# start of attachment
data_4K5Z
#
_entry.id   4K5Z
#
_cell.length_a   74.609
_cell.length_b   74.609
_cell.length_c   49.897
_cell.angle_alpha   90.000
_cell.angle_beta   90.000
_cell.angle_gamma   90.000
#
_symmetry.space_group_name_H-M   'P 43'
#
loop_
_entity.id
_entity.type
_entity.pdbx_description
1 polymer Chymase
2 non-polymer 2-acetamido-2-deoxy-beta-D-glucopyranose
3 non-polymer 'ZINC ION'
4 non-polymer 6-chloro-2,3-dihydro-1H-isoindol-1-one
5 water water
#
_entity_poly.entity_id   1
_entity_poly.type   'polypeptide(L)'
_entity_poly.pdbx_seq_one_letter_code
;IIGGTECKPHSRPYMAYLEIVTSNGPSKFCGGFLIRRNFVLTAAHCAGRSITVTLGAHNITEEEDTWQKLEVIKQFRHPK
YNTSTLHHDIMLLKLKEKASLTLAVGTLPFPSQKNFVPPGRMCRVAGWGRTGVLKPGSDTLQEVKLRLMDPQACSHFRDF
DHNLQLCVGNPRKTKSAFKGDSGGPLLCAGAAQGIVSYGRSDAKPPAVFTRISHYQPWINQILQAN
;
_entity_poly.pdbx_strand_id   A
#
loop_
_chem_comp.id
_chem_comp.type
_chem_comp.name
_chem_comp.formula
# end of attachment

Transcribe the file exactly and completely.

data_4K5Z
#
_entry.id   4K5Z
#
_cell.length_a   74.609
_cell.length_b   74.609
_cell.length_c   49.897
_cell.angle_alpha   90.000
_cell.angle_beta   90.000
_cell.angle_gamma   90.000
#
_symmetry.space_group_name_H-M   'P 43'
#
loop_
_entity.id
_entity.type
_entity.pdbx_description
1 polymer Chymase
2 non-polymer 2-acetamido-2-deoxy-beta-D-glucopyranose
3 non-polymer 'ZINC ION'
4 non-polymer 6-chloro-2,3-dihydro-1H-isoindol-1-one
5 water water
#
_entity_poly.entity_id   1
_entity_poly.type   'polypeptide(L)'
_entity_poly.pdbx_seq_one_letter_code
;IIGGTECKPHSRPYMAYLEIVTSNGPSKFCGGFLIRRNFVLTAAHCAGRSITVTLGAHNITEEEDTWQKLEVIKQFRHPK
YNTSTLHHDIMLLKLKEKASLTLAVGTLPFPSQKNFVPPGRMCRVAGWGRTGVLKPGSDTLQEVKLRLMDPQACSHFRDF
DHNLQLCVGNPRKTKSAFKGDSGGPLLCAGAAQGIVSYGRSDAKPPAVFTRISHYQPWINQILQAN
;
_entity_poly.pdbx_strand_id   A
#
loop_
_chem_comp.id
_chem_comp.type
_chem_comp.name
_chem_comp.formula